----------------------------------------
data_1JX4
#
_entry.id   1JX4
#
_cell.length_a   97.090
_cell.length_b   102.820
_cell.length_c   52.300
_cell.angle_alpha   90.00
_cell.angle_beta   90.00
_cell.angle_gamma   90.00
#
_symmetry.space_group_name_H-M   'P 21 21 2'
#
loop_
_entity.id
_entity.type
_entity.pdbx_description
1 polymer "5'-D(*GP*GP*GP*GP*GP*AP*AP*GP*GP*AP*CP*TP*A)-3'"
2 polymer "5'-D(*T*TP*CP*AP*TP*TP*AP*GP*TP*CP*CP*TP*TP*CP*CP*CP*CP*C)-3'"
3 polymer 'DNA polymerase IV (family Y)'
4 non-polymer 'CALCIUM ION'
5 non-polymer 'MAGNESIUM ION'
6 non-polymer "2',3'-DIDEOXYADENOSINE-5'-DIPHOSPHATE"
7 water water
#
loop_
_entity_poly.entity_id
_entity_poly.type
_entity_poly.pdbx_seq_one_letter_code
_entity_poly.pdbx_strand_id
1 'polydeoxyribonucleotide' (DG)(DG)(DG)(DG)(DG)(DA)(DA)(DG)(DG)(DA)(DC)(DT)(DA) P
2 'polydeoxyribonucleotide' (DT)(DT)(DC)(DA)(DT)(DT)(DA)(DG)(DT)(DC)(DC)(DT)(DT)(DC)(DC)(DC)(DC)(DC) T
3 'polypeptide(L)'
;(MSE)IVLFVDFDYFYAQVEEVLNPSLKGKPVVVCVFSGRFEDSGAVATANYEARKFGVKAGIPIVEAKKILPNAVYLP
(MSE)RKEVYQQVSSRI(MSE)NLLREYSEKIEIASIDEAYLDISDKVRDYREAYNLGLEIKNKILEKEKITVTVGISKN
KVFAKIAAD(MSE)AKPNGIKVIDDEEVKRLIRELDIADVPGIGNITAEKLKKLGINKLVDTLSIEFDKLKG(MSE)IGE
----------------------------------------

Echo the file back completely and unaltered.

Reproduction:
data_1JX4
#
_entry.id   1JX4
#
_cell.length_a   97.090
_cell.length_b   102.820
_cell.length_c   52.300
_cell.angle_alpha   90.00
_cell.angle_beta   90.00
_cell.angle_gamma   90.00
#
_symmetry.space_group_name_H-M   'P 21 21 2'
#
loop_
_entity.id
_entity.type
_entity.pdbx_description
1 polymer "5'-D(*GP*GP*GP*GP*GP*AP*AP*GP*GP*AP*CP*TP*A)-3'"
2 polymer "5'-D(*T*TP*CP*AP*TP*TP*AP*GP*TP*CP*CP*TP*TP*CP*CP*CP*CP*C)-3'"
3 polymer 'DNA polymerase IV (family Y)'
4 non-polymer 'CALCIUM ION'
5 non-polymer 'MAGNESIUM ION'
6 non-polymer "2',3'-DIDEOXYADENOSINE-5'-DIPHOSPHATE"
7 water water
#
loop_
_entity_poly.entity_id
_entity_poly.type
_entity_poly.pdbx_seq_one_letter_code
_entity_poly.pdbx_strand_id
1 'polydeoxyribonucleotide' (DG)(DG)(DG)(DG)(DG)(DA)(DA)(DG)(DG)(DA)(DC)(DT)(DA) P
2 'polydeoxyribonucleotide' (DT)(DT)(DC)(DA)(DT)(DT)(DA)(DG)(DT)(DC)(DC)(DT)(DT)(DC)(DC)(DC)(DC)(DC) T
3 'polypeptide(L)'
;(MSE)IVLFVDFDYFYAQVEEVLNPSLKGKPVVVCVFSGRFEDSGAVATANYEARKFGVKAGIPIVEAKKILPNAVYLP
(MSE)RKEVYQQVSSRI(MSE)NLLREYSEKIEIASIDEAYLDISDKVRDYREAYNLGLEIKNKILEKEKITVTVGISKN
KVFAKIAAD(MSE)AKPNGIKVIDDEEVKRLIRELDIADVPGIGNITAEKLKKLGINKLVDTLSIEFDKLKG(MSE)IGE